Event Title

Asserting Self-Determination over Cultural Property: Moving Towards Protection of Genetic Material & Indigenous Knowledge

Speaker

Debra Harry

Streaming Media

Description

In the face of globalization and diminishing natural resources, Indigenous knowledge and biodiversity is regarded as a vast untapped market by both private and governmental researchers. Dr. Harry will discuss the fundamental conflicts between Indigenous worldviews and values and the globalizing forces that seek to force nature and Indigenous knowledge systems into the global market. She will critique how international forums, including the Convention on Biological Diversity and the World Intellectual Property Organization are developing new global standards. Will the standards facilitate the commodification of genetic resources and Indigenous knowledge or promote true conservation and sustainable use? Advocacy efforts are centered upon Indigenous peoples’ right of self-determination and within a human rights framework.

About the Lecturer: Debra Harry, Ph.D. (Kooyooee Dukaddo), member of Pyramid Lake Paiute Tribe in Nevada, Executive Director of the Indigenous Peoples Council on Biocolonialism

Document Type

Event

Start Date

6-10-2010 12:00 PM

End Date

6-10-2010 1:15 PM

Location

Fairhaven College Auditorium

Resource Type

Moving image

Title of Series

World Issues Forum

Genre/Form

lectures

Contributing Repository

Fairhaven College of Interdisciplinary Studies

Keywords

Cultural property, Indigenous knowledge, Biodiversity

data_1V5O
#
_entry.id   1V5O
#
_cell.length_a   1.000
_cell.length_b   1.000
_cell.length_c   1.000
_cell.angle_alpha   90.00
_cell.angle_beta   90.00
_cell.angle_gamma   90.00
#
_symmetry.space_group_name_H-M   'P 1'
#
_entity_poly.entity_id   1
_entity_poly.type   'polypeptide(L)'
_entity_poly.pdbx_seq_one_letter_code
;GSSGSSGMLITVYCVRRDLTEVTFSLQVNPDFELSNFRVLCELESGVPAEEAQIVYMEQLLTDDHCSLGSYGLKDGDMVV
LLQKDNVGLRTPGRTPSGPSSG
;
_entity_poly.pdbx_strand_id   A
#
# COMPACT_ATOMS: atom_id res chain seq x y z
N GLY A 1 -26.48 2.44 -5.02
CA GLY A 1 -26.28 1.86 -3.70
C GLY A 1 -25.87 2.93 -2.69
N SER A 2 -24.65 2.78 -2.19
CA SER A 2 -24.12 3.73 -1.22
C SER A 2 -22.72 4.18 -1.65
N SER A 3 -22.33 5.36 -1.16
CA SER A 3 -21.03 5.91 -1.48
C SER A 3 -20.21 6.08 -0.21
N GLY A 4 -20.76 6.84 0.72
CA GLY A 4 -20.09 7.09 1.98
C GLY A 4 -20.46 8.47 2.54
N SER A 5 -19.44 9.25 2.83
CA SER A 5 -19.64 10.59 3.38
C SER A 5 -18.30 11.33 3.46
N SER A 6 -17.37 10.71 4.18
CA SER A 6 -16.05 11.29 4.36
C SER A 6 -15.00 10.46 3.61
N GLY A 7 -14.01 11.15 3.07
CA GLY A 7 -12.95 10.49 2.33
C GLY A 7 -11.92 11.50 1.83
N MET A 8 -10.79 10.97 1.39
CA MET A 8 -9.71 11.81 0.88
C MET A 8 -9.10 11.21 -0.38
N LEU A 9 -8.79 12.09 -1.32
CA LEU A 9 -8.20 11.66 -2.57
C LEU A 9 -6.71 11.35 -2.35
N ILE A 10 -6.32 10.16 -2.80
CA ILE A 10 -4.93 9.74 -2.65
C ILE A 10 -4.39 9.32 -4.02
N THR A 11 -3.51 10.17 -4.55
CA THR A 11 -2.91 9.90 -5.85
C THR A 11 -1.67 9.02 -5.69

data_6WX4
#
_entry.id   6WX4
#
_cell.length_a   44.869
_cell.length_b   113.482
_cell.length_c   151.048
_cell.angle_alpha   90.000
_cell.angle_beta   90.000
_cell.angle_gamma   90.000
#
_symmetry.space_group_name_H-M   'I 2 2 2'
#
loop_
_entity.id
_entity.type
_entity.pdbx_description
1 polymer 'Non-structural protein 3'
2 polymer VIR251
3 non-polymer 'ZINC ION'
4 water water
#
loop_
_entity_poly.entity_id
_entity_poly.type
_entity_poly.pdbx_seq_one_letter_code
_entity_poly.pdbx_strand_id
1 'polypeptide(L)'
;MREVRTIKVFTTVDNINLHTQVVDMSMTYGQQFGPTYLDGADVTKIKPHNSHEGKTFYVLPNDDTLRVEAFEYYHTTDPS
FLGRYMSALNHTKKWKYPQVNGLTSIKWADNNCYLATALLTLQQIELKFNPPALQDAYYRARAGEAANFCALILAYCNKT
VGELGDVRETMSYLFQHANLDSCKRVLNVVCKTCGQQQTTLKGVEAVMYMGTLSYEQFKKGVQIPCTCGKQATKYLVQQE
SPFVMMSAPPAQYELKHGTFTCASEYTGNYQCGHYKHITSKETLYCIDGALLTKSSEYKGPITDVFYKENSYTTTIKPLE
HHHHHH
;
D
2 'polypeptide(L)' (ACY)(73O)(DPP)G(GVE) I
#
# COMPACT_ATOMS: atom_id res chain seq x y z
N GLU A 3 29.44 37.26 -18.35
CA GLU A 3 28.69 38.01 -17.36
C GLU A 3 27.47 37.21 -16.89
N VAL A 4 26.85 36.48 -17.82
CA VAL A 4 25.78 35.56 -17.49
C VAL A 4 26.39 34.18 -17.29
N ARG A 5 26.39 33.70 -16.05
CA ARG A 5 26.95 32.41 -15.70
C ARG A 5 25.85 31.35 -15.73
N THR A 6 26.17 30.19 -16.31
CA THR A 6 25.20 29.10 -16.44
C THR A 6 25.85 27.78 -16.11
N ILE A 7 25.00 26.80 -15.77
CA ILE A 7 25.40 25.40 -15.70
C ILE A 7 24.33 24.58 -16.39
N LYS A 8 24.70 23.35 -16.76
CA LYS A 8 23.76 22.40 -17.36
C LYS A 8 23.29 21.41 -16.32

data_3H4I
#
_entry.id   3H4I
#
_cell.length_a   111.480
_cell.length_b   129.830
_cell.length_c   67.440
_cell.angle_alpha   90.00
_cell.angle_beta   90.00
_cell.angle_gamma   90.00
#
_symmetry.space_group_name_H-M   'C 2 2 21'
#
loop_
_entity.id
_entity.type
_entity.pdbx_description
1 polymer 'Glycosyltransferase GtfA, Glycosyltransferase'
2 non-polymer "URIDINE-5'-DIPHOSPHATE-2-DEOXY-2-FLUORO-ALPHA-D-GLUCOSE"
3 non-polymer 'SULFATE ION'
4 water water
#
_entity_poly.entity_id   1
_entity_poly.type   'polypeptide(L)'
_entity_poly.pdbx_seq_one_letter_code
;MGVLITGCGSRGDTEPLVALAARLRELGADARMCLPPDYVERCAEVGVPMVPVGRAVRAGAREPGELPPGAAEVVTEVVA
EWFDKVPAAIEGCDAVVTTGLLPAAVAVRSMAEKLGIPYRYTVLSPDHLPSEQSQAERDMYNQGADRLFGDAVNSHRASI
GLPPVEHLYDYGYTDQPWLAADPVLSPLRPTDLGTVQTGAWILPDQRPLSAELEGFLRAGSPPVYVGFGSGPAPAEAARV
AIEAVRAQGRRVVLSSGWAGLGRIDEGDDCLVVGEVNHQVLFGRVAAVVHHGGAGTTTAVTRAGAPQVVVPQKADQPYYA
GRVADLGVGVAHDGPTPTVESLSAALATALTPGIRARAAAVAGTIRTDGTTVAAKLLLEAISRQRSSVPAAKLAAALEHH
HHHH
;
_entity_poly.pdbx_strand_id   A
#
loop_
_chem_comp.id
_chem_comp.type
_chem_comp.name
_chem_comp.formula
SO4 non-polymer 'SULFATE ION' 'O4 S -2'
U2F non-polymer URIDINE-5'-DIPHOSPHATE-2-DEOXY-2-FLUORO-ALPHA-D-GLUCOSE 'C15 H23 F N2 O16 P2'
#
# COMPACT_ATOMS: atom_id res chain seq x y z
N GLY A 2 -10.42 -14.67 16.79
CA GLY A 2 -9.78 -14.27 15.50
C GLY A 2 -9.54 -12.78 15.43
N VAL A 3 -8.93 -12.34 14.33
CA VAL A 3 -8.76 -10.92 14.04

Rights

This resources is displayed for educational purposes only and may be subject to U.S. and international copyright laws.

Language

English

Format

video/mp4

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Oct 6th, 12:00 PM Oct 6th, 1:15 PM

Asserting Self-Determination over Cultural Property: Moving Towards Protection of Genetic Material & Indigenous Knowledge

Fairhaven College Auditorium

In the face of globalization and diminishing natural resources, Indigenous knowledge and biodiversity is regarded as a vast untapped market by both private and governmental researchers. Dr. Harry will discuss the fundamental conflicts between Indigenous worldviews and values and the globalizing forces that seek to force nature and Indigenous knowledge systems into the global market. She will critique how international forums, including the Convention on Biological Diversity and the World Intellectual Property Organization are developing new global standards. Will the standards facilitate the commodification of genetic resources and Indigenous knowledge or promote true conservation and sustainable use? Advocacy efforts are centered upon Indigenous peoples’ right of self-determination and within a human rights framework.

About the Lecturer: Debra Harry, Ph.D. (Kooyooee Dukaddo), member of Pyramid Lake Paiute Tribe in Nevada, Executive Director of the Indigenous Peoples Council on Biocolonialism